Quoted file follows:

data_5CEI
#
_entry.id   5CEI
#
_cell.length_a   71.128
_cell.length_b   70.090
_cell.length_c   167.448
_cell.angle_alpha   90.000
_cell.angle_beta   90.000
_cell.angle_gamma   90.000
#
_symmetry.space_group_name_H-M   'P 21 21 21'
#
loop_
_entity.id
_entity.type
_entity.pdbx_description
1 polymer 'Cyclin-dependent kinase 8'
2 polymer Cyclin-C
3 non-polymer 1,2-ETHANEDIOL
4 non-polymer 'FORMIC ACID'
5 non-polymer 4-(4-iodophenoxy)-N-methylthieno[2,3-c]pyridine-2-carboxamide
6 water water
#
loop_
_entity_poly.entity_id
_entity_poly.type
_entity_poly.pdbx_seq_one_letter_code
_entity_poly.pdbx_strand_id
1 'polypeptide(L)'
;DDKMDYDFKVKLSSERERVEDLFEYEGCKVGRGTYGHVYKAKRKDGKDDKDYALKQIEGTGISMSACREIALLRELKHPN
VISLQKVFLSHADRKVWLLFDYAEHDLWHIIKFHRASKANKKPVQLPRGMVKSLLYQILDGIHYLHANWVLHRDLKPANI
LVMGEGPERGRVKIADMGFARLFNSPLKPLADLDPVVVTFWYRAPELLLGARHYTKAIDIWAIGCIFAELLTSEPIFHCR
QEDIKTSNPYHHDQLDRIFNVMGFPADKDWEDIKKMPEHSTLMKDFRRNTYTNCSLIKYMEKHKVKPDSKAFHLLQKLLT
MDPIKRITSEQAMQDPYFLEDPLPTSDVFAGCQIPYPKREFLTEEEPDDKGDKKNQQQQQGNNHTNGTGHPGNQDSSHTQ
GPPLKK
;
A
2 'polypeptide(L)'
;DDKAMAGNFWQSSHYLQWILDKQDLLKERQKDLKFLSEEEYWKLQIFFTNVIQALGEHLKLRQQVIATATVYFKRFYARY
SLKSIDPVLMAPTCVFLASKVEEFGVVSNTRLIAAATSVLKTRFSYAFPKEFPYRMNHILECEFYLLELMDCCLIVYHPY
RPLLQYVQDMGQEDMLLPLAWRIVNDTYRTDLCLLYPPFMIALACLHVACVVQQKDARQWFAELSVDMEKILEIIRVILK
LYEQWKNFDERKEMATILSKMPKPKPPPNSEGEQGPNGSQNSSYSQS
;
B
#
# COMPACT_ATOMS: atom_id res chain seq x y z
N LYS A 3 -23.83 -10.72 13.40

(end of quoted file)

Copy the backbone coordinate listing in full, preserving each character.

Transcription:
data_5CEI
#
_entry.id   5CEI
#
_cell.length_a   71.128
_cell.length_b   70.090
_cell.length_c   167.448
_cell.angle_alpha   90.000
_cell.angle_beta   90.000
_cell.angle_gamma   90.000
#
_symmetry.space_group_name_H-M   'P 21 21 21'
#
loop_
_entity.id
_entity.type
_entity.pdbx_description
1 polymer 'Cyclin-dependent kinase 8'
2 polymer Cyclin-C
3 non-polymer 1,2-ETHANEDIOL
4 non-polymer 'FORMIC ACID'
5 non-polymer 4-(4-iodophenoxy)-N-methylthieno[2,3-c]pyridine-2-carboxamide
6 water water
#
loop_
_entity_poly.entity_id
_entity_poly.type
_entity_poly.pdbx_seq_one_letter_code
_entity_poly.pdbx_strand_id
1 'polypeptide(L)'
;DDKMDYDFKVKLSSERERVEDLFEYEGCKVGRGTYGHVYKAKRKDGKDDKDYALKQIEGTGISMSACREIALLRELKHPN
VISLQKVFLSHADRKVWLLFDYAEHDLWHIIKFHRASKANKKPVQLPRGMVKSLLYQILDGIHYLHANWVLHRDLKPANI
LVMGEGPERGRVKIADMGFARLFNSPLKPLADLDPVVVTFWYRAPELLLGARHYTKAIDIWAIGCIFAELLTSEPIFHCR
QEDIKTSNPYHHDQLDRIFNVMGFPADKDWEDIKKMPEHSTLMKDFRRNTYTNCSLIKYMEKHKVKPDSKAFHLLQKLLT
MDPIKRITSEQAMQDPYFLEDPLPTSDVFAGCQIPYPKREFLTEEEPDDKGDKKNQQQQQGNNHTNGTGHPGNQDSSHTQ
GPPLKK
;
A
2 'polypeptide(L)'
;DDKAMAGNFWQSSHYLQWILDKQDLLKERQKDLKFLSEEEYWKLQIFFTNVIQALGEHLKLRQQVIATATVYFKRFYARY
SLKSIDPVLMAPTCVFLASKVEEFGVVSNTRLIAAATSVLKTRFSYAFPKEFPYRMNHILECEFYLLELMDCCLIVYHPY
RPLLQYVQDMGQEDMLLPLAWRIVNDTYRTDLCLLYPPFMIALACLHVACVVQQKDARQWFAELSVDMEKILEIIRVILK
LYEQWKNFDERKEMATILSKMPKPKPPPNSEGEQGPNGSQNSSYSQS
;
B
#
# COMPACT_ATOMS: atom_id res chain seq x y z
N LYS A 3 -23.83 -10.72 13.40